Bulletin – March 2012 The Personal Credit Card Market in Australia: Pricing over the Past Decade Abstract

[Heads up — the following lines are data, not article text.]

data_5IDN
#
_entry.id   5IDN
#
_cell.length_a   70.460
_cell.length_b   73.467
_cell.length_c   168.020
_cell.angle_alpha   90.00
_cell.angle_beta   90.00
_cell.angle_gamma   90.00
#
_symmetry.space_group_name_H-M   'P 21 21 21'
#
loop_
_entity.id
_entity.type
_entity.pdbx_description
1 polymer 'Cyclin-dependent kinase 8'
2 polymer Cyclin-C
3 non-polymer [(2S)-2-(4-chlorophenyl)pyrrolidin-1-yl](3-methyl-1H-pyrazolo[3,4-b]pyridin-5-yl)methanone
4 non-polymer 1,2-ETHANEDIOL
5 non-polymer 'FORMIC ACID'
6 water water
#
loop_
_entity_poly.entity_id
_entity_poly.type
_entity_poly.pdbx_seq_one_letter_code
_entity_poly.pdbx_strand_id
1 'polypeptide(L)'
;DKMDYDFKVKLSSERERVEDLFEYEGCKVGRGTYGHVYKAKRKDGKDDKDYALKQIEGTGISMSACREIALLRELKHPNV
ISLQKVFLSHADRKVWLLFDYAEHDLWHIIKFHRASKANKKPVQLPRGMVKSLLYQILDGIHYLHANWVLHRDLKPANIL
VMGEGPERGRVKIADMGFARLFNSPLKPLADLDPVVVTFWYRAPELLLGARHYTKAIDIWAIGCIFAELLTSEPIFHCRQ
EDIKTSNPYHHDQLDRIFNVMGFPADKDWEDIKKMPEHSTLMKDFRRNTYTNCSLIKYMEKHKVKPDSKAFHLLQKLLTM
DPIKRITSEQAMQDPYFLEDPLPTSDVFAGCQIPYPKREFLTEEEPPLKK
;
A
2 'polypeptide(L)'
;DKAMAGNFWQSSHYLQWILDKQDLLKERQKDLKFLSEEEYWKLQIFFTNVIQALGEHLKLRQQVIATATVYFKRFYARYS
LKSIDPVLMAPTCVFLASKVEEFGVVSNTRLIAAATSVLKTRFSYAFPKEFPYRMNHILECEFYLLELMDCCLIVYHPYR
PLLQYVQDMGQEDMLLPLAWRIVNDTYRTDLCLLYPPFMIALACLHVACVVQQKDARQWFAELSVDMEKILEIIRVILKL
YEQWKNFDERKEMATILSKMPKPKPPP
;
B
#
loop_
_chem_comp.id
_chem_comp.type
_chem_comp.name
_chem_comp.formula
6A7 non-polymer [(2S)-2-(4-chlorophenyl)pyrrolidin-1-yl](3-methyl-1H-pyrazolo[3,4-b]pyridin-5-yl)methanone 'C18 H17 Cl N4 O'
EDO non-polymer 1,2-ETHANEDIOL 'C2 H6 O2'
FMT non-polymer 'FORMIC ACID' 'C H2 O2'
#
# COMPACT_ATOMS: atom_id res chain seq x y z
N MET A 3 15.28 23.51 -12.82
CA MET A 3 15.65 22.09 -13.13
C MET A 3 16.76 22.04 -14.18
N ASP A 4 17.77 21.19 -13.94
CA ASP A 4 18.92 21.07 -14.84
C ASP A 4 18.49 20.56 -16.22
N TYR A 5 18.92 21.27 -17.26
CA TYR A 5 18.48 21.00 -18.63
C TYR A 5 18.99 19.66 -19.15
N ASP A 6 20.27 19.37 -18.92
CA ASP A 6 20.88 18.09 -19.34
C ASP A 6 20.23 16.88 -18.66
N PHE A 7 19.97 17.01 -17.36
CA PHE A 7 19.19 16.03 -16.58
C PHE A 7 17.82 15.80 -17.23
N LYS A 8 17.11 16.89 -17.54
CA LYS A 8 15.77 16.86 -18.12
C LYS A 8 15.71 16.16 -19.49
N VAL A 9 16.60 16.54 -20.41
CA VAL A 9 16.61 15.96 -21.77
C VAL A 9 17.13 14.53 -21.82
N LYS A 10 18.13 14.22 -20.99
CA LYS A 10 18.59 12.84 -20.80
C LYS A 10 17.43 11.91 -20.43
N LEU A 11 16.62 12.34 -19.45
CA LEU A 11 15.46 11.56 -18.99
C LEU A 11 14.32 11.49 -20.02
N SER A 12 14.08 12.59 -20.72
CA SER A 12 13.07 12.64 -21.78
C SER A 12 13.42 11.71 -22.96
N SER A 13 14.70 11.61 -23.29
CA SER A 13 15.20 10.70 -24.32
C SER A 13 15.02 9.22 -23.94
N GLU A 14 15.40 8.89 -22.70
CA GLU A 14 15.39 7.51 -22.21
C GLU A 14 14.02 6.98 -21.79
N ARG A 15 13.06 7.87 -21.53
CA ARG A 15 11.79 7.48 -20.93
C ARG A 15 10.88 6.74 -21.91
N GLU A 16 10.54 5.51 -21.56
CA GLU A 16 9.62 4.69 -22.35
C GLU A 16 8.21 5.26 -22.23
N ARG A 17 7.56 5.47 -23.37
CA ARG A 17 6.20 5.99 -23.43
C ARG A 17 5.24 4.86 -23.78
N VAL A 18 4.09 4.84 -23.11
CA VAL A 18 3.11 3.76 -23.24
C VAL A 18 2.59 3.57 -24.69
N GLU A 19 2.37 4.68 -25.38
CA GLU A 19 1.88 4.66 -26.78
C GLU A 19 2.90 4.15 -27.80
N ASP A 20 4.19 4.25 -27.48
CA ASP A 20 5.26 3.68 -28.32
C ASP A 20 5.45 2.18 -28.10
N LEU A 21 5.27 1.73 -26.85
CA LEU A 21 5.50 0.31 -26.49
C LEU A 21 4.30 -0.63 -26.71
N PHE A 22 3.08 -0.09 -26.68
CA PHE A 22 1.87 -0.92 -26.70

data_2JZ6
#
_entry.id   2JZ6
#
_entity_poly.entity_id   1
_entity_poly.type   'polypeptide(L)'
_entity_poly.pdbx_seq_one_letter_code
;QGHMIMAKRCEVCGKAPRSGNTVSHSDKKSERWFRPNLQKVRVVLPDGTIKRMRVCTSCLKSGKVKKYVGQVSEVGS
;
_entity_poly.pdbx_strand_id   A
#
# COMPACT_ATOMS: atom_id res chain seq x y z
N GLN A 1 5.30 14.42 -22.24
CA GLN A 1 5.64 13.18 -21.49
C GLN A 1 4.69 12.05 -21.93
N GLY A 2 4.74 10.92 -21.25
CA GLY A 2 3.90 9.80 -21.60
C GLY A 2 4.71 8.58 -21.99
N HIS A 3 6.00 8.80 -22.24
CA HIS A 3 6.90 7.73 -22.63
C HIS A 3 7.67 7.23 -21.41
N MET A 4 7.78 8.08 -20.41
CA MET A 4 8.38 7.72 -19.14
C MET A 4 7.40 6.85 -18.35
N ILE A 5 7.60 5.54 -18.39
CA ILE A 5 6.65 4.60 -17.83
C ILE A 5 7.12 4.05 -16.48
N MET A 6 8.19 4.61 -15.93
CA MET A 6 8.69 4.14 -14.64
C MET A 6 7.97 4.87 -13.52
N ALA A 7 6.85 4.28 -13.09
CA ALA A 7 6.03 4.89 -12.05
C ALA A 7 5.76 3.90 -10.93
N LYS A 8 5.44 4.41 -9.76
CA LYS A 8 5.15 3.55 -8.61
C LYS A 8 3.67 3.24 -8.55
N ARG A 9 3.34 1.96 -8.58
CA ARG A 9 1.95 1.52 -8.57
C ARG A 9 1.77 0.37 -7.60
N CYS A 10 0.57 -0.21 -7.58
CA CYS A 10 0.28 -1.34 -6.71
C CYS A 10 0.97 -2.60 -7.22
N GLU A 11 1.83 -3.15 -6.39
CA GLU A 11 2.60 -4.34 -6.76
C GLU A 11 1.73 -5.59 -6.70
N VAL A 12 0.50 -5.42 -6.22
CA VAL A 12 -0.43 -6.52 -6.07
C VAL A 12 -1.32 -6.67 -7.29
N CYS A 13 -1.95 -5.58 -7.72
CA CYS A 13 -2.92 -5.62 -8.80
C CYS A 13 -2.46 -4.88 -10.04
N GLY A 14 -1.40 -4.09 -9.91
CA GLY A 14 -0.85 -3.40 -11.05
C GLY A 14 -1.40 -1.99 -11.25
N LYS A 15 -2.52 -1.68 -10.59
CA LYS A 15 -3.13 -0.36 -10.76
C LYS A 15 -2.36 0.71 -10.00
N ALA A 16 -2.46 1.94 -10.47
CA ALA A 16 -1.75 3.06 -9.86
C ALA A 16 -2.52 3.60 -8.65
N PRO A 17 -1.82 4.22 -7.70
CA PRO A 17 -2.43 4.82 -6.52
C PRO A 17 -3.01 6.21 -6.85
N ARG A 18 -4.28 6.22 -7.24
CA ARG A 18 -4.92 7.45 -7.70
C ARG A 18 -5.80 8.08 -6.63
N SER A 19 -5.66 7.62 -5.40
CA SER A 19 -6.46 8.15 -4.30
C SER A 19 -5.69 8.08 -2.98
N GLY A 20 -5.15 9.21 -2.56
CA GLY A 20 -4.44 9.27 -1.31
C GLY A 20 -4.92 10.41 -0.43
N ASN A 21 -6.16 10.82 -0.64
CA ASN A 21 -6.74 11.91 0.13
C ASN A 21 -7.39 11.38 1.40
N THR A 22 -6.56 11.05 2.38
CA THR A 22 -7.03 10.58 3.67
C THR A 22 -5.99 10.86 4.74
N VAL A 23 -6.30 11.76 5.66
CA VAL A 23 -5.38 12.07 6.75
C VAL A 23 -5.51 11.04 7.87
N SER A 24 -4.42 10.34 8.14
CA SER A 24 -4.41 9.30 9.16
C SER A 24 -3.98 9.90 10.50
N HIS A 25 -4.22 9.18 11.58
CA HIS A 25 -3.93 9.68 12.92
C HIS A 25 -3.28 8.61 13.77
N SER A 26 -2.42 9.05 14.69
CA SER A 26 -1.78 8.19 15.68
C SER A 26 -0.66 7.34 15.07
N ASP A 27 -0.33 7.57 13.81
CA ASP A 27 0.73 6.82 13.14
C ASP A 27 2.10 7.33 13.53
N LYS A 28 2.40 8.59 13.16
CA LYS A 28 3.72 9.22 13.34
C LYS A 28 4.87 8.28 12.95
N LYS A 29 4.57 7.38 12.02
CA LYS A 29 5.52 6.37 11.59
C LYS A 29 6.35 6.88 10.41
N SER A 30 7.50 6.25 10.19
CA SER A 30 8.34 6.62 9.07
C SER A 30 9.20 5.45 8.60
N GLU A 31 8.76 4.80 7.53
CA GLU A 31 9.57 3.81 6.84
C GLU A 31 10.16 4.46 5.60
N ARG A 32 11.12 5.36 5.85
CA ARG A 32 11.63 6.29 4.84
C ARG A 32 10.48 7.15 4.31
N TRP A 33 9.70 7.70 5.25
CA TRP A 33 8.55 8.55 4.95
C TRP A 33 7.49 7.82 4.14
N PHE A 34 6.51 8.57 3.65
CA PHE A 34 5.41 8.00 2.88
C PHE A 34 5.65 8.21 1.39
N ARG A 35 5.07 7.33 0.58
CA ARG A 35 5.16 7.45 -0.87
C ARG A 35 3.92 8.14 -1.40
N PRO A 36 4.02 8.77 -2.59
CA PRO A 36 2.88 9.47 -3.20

There have been significant changes in the personal credit card market over the past decade, partly reflecting the Reserve Bank's reforms from the early 2000s, which were aimed at improving efficiency and competition in the payments system. One of the effects of the reforms has been an improvement in price signals about the costs of different payment methods. For example, over the past decade the effective price to cardholders for using a credit card has increased, encouraging the use of lower-cost payment methods. At the same time, the cost to merchants of accepting credit cards has declined, with the benefit likely to have been passed on to all consumers, not just those who pay by credit card. Recently, though, there have been changes to the structure of rewards programs, which have the potential to increase pressure on merchant costs. New strategies adopted by issuers include: the introduction of ‘companion’ American Express cards; a substantial increase in the number of platinum card products offered to consumers; and the introduction of ‘super-premium’ cards.

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